12 Helpful Tips to Pass the CELTA or TEFL Teaching Preparation Course

As a Trinity College of London post-graduate diploma holder in TESOL (Teaching English to Speakers of Other Languages) when a co-worker seriously queried me on the rigors and requirements of taking a TEFL (Teaching English as a Foreign Language) certification course for teaching English, I recommended an upcoming CELTA (Certification in English Language Teaching) teacher training certification program at the British Council. After several conversations with him I thought,

“Why not give the prospective CELTA trainee some advice right from a proven source?”

Having such teaching certification opens doors internationally for English teaching positions, enabling certificate holders to work in scores if not hundreds of countries worldwide. But the more reputable and highly-regarded 120+ hour programs are intensive, stressful and difficult regardless of the experience and amount of preparation trainees may have.

So, I contacted Nathan Jones, a CELTA graduate I knew and asked, “Look, can you do something for me? I’m tutoring someone to enter the CELTA training course like the one you did. Would you please give him some insight as to course requirements, the schedule, themes, difficulties, etc.? You’ll be able to provide this prospective CELTA trainee with some idea of what he’s in for this summer if he takes the CELTA.”

Sure enough, Nathan, the CELTA grad, offered some insights as to what might be in store for a CELTA trainee during the five-week intensive regimen. With my insight also included, here’s what our advice consisted of:

We offer you these tips for preparing to take the CELTA or other TESOL certification program. Try to remember these valuable key points:

1. Read everything you are given thoroughly.

This includes handouts, course outlines and requirements, etc.

2. Use your peers to assist you in every aspect of your

training. Get to know your directors, teachers,

administrators, and other personnel on the course

program

3. Complete every course program project on time – or early, if

possible.

4. Be open to being challenged and mentally exasperated, take

copious notes, and share them freely with other trainees.

5. Find another trainee or a small study group you can gel and

work well with.

6. Seek out the person(s) who have had friends or family

previously in the course, because they will likely have a

head start in completing course program tasks.

7. Get lots of sleep. You’ll need it. Don’t fall asleep in

class or get “burned out from stress and exhaustion. Take

some “relax” time daily.

8. Practice your teaching techniques regularly, whether

assigned or not.

9. Try to learn from the students you will be teaching.

10. Follow the required texts, books and materials explicitly –

ask questions if you doubt or don’t fully understand

anything. Make sure you understand the processes of what

you will be learning. This is crucial to your success.

11. Do everything in organized steps or stages and be

consistently persistent.

12. A few final Key Points:

o Ask questions – even the “stupid” ones

o pay rapt attention – everything is important

o follow directions explicitly

o listen carefully at all times

o study regularly, plan your time well – resist the urge

to “goof off”

o prepare well daily for each class or input session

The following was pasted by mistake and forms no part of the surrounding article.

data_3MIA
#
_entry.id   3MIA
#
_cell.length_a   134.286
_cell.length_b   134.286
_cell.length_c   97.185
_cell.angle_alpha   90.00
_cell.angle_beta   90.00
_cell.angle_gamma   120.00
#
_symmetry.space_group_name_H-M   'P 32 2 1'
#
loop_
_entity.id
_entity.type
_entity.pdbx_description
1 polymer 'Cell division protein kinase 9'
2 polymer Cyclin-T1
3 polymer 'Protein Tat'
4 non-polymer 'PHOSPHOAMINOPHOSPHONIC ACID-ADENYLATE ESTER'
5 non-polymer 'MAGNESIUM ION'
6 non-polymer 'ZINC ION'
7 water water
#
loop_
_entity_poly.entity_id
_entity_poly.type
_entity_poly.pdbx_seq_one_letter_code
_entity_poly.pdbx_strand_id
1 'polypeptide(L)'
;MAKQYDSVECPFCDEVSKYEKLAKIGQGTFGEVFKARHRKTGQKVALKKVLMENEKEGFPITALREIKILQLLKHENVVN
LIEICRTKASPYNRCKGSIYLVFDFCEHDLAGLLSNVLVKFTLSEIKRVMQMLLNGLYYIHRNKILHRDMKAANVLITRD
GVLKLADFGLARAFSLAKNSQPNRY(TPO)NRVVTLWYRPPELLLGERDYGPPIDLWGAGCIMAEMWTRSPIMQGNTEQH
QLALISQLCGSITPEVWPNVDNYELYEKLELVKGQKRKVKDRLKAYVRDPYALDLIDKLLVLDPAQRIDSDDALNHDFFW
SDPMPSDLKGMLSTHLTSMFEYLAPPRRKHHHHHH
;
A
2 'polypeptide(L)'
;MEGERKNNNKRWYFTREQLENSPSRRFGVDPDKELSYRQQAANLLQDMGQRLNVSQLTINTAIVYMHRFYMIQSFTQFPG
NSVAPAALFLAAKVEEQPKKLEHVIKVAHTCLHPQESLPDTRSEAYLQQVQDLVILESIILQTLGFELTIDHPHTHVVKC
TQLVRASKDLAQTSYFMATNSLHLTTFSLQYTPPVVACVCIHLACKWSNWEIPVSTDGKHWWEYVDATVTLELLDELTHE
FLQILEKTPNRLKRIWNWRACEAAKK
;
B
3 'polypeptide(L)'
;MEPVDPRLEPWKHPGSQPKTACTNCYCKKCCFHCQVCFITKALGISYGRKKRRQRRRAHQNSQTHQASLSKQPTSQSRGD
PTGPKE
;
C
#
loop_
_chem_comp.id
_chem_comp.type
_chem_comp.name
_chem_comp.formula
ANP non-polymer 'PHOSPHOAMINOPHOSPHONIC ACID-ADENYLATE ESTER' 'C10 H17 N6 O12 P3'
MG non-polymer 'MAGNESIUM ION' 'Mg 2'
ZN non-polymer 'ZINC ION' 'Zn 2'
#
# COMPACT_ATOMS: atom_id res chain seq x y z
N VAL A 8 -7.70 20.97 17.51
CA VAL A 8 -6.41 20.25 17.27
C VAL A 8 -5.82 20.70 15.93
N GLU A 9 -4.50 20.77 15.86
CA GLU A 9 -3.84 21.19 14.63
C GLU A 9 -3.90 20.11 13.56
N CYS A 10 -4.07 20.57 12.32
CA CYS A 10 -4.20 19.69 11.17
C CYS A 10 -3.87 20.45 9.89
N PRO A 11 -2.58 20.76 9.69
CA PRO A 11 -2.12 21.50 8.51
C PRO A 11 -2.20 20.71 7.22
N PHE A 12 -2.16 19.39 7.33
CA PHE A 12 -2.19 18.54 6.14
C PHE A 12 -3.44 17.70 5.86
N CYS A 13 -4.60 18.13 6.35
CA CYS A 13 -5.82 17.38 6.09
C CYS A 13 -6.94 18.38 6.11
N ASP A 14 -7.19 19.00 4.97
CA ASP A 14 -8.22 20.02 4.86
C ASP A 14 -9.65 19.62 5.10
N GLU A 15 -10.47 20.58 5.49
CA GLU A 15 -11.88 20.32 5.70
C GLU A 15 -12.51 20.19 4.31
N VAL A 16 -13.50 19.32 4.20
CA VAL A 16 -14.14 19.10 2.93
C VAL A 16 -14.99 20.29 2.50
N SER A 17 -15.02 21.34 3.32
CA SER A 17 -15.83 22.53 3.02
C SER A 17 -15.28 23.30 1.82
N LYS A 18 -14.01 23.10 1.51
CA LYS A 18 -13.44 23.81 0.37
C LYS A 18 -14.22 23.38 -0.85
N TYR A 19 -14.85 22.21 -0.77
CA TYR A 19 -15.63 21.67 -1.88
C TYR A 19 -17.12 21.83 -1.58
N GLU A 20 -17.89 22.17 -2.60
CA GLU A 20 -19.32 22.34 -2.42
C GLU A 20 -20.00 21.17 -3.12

o practice what you learn – that’s what your partner / study

group is for

o get help wherever and whenever you can – don’t allow yourself

to fall behind

Be sure to enjoy the experience and have fun. These people will be your friends for life. Remember that a course alone, while preparing you to enter an EFL / ESL (English as a Foreign Language / English as a Second Language) teaching career, does not in itself make you a teacher. Continue to grow, develop and learn throughout your TEFL teaching career.

Good Luck

How to Learn German – Helpful Advice

• The first task we must assign ourselves id to learn the proper pronunciation of the alphabet, including the letters that are peculiar to German such as “ä”, “ö”, “ü” and “ß”(es-tzet). The best way to do this is to listen to a professor or watch a video where such letters and their respective sounds are dealt with in detail.

• We must be able to organize our time. It is advisable to set a schedule or time-table and devote daily at least some minutes to this learning process. The choice of an adequate place or “spot” is also advisable.

• With the help of audiovisual material we will be acquiring and enlarging our vocabulary. It is very important to listen and to see simultaneously the corresponding images in order to associate them with their German meaning. If at the same time we see the images, we learn the words that correspond to them, thus making this learning process more effective.

• Grammar also requires concentration and study. We must learn the declinations of the articles that affect the adjectives and nouns.

• In German, the first letter in a noun is written with a capital letter.

• It is a good idea to register in the library of some German school or Institute. There we can have a better and more intimate contact with this country’s culture and also get to know people who are also learning this language.

• It would be great if we have the opportunity to do a course in Germany itself. There is no better way to learn a language than in the country where it is spoken.

• Finally, reading is also an excellent way to learn a language. Of course, in order to read it, one must have at least the basic principles. In order to obtain the utmost benefit we should search out the best in literature, well-known authors, thus we shall form a solid knowledge basis.